• Strike Industries is poised to release a 32-round AR magazine. I guess this would allow those who believe it best to download your magazines by 2 rounds to have 30-rounds at their disposal. 
  • "Store Food Even If You have No Space"--Apartment Prepper. Some apartments are tiny with little to no storage spaces. Things are even worse if you live in a dorm room, or are sharing an apartment or home with others with only a bedroom or bed to call your own. Nevertheless, the author urges you to store at least three days worth of food and water, and gives some ideas on how to cut down on the amount of space taken up by the stored food including buying "canned" meat products that come in pouches instead of cans, packets of oatmeal instead of boxes or containers, and some other tips.
  • "Canning meat plus how to use your canned meat"--Backwoods Home Magazine. The author started canning meat after she had a deep freeze break down and was desperately trying to save the meat from spoiling. She discovered that it's actually quite a good way to store meat.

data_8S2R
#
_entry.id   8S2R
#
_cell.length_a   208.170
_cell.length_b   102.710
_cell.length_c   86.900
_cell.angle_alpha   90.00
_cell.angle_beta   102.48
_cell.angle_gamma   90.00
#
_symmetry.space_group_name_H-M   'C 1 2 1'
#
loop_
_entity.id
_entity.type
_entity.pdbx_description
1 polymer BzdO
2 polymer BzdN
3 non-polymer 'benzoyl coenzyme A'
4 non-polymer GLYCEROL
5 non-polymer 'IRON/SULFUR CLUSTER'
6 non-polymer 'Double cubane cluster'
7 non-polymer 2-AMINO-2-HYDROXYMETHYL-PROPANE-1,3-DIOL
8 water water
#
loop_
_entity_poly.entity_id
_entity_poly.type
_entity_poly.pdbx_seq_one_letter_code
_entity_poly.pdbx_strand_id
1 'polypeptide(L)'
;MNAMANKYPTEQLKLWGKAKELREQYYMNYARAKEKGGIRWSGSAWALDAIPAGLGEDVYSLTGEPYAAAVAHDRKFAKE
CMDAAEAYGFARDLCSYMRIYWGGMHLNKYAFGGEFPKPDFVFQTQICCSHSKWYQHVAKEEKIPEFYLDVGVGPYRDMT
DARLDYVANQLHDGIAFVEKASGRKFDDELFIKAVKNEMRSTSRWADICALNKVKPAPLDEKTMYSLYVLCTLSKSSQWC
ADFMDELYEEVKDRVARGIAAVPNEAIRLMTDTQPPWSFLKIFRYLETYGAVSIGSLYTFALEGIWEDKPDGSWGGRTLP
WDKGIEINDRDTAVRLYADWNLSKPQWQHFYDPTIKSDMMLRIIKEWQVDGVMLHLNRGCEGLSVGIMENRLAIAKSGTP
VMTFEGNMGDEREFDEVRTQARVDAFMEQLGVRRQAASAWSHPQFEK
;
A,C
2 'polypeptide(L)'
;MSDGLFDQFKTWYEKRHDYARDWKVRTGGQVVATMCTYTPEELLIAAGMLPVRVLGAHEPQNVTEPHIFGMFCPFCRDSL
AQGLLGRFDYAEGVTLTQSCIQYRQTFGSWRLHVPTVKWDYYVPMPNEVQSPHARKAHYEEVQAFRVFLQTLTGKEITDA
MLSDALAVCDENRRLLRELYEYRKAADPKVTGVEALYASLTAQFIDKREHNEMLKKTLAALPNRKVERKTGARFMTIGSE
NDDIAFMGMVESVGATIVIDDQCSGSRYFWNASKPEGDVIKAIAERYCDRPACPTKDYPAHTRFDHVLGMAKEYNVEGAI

Another advantage is that canned meat is very tender, tasty, and handy. You don’t have to plan your meals around the freezer. If you decide on having a roast beef dinner, you just head to the pantry and pull out a quart or two of beef roast, some potatoes, onions, and carrots or other vegetables, dump them in a covered roasting pan and turn on the oven. In short order you have your dinner, fit for surprise company or your family who has been working hard all day. So easy!

    And, best of all, canning meat is very simple. You just need your basic canning equipment and supplies: canning jars, lids, rings, a pressure canner, lid lifter, jar lifter, and canning funnel. Don’t forget, most important of all, your canning book! Even though I’ve been canning all my life, I look at the recipes and instructions every time I can anything.

She provides instructions on the general process of canning meat, which will work with most anything but seafood or fish.